Charity red tape will grow if COAG doesn't act

State and territory governments should refer their charitable reporting functions to the Australian Charities and Not-for-Profits Commission (ACNC) to avoid the very real possibility of ballooning charity red tape.

Catholic Health Australia, the nation's largest group of not-for-profit hospitals and aged care services, welcomed the scaling back of powers for the ACNC revealed in legislation released late Friday. The legislation will be examined by a Parliamentary Inquiry.

CHA chief executive officer Martin Laverty said the Parliamentary Inquiry "needs to develop options for state and territory governments to retain their regulatory oversight of charities while consolidating their reporting functions under the national umbrella of the ACNC".

"States and territories could retain authority but have the ACNC manage reporting on their behalf. If the Council of Australian Governments (COAG) doesn't deliver on this possibility, duplication will occur and red tape will increase," Mr Laverty said.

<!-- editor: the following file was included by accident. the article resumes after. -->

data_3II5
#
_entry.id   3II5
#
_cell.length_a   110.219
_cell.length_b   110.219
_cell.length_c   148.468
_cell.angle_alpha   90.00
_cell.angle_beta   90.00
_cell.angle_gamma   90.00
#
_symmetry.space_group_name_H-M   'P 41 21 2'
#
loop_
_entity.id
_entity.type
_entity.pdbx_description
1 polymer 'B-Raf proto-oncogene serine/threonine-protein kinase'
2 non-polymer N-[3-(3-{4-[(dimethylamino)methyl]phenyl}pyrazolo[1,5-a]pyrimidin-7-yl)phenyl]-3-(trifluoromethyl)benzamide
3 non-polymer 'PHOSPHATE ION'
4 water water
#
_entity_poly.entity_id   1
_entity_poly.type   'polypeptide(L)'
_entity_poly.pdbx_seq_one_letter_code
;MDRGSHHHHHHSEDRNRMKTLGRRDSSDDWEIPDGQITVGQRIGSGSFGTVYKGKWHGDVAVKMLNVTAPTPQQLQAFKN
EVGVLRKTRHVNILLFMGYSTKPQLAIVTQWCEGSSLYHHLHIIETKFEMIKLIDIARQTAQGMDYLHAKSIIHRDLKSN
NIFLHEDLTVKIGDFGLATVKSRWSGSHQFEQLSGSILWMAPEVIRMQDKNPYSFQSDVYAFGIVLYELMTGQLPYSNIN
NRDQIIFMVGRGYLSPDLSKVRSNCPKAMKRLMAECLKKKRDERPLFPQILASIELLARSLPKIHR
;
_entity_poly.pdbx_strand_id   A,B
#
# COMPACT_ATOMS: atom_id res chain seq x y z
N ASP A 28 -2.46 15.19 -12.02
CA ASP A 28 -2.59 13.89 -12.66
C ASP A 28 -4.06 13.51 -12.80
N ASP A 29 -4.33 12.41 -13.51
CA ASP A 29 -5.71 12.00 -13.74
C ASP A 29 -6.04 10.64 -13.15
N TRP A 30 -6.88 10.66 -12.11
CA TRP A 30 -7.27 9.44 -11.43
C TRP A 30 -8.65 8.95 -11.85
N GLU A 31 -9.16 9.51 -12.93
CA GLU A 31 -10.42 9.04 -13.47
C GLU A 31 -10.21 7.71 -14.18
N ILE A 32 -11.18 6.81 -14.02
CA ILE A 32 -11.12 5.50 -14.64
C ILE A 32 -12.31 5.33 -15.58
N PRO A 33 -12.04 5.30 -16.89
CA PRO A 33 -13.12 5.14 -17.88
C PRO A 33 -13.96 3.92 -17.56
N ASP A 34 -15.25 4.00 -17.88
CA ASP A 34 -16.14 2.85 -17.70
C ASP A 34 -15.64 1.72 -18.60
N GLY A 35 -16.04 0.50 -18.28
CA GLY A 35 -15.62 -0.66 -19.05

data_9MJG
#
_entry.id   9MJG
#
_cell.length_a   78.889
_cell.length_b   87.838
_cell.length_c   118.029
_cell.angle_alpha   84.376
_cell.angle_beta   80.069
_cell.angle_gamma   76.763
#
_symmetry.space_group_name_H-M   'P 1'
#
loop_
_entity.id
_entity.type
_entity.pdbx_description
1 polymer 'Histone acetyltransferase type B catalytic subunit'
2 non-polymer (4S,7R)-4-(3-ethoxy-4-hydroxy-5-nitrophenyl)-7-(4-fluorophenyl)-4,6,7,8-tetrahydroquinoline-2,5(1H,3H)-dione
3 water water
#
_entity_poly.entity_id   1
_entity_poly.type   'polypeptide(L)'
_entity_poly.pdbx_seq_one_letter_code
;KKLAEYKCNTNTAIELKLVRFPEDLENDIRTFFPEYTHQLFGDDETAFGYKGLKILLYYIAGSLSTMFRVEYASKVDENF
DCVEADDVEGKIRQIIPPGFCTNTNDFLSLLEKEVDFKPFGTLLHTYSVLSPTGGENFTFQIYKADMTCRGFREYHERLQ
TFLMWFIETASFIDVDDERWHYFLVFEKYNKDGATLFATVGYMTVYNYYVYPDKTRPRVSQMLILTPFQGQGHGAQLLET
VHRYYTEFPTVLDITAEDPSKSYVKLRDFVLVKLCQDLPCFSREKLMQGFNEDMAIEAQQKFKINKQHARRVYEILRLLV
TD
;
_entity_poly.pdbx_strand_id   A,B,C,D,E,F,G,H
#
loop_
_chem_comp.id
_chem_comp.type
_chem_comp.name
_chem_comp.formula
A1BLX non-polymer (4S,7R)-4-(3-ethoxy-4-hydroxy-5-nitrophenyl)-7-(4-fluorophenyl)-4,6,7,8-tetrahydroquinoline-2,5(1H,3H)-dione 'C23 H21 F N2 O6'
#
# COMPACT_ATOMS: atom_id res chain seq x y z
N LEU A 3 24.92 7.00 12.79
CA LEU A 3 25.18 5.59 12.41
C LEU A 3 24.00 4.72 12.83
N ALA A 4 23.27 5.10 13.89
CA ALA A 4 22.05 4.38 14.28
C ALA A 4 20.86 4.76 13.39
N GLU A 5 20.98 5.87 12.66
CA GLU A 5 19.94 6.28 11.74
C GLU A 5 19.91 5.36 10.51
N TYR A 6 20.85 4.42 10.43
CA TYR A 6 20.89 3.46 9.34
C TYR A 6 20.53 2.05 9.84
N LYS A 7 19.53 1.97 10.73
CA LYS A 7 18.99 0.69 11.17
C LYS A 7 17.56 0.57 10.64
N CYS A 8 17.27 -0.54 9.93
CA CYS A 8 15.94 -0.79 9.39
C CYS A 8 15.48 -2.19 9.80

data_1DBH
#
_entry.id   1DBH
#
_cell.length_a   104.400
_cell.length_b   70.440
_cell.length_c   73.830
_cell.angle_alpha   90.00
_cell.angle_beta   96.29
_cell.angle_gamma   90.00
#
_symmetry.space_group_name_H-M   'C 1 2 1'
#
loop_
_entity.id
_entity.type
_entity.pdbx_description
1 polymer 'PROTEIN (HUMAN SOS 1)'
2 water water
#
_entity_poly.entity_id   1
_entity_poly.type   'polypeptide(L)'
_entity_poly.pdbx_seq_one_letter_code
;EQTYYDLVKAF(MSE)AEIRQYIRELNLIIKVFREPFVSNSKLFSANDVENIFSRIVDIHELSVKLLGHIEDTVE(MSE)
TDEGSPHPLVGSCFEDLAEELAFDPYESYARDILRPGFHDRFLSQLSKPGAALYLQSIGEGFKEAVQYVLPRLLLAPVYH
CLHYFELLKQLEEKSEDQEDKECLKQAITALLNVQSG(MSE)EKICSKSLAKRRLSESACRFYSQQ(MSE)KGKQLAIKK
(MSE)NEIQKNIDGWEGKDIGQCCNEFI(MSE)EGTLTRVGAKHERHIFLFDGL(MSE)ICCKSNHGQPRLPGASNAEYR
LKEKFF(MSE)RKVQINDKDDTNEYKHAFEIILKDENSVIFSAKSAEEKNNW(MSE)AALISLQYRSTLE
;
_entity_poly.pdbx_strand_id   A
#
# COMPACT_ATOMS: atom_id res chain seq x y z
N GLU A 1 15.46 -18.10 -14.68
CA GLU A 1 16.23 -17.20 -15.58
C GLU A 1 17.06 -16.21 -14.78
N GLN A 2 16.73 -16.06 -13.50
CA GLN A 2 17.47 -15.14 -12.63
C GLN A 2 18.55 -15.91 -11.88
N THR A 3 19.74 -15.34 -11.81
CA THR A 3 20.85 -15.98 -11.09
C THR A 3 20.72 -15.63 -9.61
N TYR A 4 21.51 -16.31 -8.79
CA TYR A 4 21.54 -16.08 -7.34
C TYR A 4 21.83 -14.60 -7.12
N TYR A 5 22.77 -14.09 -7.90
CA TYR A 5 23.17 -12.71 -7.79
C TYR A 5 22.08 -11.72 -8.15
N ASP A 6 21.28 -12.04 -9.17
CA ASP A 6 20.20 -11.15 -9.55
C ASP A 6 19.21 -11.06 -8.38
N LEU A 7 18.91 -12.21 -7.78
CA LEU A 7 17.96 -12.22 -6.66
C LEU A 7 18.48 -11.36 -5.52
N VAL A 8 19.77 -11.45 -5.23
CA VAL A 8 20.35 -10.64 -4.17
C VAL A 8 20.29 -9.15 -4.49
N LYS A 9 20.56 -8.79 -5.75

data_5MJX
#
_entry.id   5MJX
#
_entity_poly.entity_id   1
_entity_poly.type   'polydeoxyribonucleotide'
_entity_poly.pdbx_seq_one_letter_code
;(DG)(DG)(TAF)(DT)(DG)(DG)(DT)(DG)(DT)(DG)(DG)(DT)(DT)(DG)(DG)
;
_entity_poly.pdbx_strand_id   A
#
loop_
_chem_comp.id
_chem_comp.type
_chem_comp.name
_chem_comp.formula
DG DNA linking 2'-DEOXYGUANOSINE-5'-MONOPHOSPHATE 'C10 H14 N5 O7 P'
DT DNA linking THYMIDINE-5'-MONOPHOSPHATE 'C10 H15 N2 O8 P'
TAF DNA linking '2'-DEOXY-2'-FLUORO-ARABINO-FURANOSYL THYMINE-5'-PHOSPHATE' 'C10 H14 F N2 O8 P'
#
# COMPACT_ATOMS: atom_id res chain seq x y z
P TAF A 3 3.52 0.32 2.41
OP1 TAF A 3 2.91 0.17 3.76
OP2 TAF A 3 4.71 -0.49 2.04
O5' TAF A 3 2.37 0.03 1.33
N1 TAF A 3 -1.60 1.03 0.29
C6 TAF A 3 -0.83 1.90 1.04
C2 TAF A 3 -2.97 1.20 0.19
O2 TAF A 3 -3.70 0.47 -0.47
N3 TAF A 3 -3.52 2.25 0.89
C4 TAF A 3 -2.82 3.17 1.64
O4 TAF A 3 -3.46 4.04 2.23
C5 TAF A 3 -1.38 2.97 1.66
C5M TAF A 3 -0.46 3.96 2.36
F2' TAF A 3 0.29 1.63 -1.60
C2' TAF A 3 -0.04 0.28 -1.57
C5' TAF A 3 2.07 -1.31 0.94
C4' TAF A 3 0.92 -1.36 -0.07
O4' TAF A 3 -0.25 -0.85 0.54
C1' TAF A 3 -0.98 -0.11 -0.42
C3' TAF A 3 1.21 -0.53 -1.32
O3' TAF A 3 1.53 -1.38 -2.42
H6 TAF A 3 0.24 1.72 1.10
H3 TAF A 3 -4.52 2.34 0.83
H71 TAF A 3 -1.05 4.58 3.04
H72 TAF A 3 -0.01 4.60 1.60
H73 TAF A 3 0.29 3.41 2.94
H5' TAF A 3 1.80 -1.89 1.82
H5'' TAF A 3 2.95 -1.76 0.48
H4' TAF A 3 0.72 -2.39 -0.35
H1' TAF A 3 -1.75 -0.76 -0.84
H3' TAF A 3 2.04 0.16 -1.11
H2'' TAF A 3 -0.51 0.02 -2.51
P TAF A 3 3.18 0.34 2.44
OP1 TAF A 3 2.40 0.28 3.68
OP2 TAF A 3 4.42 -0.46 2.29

The Parliamentary Inquiry should debate the Government's proposal that future governance standards for not-for-profit bodies be announced by way of regulation. It should also determine the legal intent of the legislation's proposal to regulate "public trust and confidence", Mr Laverty said.

"The Government has sensibly proposed new governance standards be developed by way of consultation, instead of rushing untested laws through the Parliament in the next few months. Boards of directors of not-for-profits will be relieved," Mr Laverty said.

"Proposing governance rules be made by regulation creates challenges. Not-for-profit governance is prescribed by acts of parliaments, mainly through the Commonwealth Corporations Act or State and Territory Association Acts. This provides certainty.

"If governance rules are to be made by regulation, they are then easier to change. If governance rules are easier to change, not-for-profit governance could become more uncertain. This is a matter the Parliamentary Inquiry should consider.

"The Inquiry should also consider the legal meaning of 'public trust and confidence'. The commissioner will be given powers to warn, give directions to and deregister not-for-profits for breach of 'public trust and confidence'. We need to a clear understanding of what that means before it becomes law," Mr Laverty concluded.

Click here to read CHA's submission.


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